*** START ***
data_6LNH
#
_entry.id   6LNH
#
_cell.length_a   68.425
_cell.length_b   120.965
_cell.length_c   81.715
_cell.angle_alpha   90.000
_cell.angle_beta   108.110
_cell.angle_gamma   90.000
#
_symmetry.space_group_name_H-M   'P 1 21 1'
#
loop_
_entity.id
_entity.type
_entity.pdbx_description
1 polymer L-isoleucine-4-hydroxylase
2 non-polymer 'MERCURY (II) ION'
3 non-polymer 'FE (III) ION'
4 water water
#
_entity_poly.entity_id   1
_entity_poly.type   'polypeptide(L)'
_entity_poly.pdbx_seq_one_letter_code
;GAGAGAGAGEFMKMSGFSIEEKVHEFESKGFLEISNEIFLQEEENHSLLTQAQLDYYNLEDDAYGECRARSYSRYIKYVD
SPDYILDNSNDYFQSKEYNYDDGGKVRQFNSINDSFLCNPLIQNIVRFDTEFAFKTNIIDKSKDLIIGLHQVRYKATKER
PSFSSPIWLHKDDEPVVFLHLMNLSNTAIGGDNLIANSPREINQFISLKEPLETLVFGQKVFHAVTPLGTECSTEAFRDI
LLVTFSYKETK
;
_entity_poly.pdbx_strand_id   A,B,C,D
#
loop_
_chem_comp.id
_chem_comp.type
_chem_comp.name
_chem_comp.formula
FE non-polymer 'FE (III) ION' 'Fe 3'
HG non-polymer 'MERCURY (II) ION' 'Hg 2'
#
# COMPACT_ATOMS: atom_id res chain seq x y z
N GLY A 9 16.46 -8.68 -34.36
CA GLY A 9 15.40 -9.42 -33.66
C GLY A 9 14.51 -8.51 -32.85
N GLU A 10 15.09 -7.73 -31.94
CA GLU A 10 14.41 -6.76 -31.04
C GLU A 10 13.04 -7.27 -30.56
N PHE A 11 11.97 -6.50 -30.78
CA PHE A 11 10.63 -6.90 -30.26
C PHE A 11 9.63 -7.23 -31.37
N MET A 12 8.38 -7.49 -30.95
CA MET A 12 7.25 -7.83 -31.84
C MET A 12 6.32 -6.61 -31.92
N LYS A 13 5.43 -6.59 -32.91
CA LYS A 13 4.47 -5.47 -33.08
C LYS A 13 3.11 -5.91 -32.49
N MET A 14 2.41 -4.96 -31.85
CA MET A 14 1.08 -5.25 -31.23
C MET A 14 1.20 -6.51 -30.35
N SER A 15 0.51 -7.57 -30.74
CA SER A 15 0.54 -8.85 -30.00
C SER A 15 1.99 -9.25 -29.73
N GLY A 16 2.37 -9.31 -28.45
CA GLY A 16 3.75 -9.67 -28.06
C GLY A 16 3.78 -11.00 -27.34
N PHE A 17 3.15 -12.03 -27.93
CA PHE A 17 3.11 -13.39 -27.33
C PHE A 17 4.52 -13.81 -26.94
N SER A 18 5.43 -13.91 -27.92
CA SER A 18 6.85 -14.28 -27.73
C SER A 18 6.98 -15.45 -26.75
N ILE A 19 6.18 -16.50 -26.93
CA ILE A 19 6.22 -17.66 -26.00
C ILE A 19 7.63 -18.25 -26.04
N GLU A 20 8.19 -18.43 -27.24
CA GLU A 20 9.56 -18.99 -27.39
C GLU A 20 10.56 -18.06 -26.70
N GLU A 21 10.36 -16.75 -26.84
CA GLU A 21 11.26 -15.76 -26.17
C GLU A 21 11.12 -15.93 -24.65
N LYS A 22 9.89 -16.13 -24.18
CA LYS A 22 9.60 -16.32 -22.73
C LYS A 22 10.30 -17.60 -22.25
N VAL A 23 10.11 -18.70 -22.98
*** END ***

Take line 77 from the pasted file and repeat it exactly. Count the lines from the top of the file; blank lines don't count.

C GLU A 20 10.56 -18.06 -26.70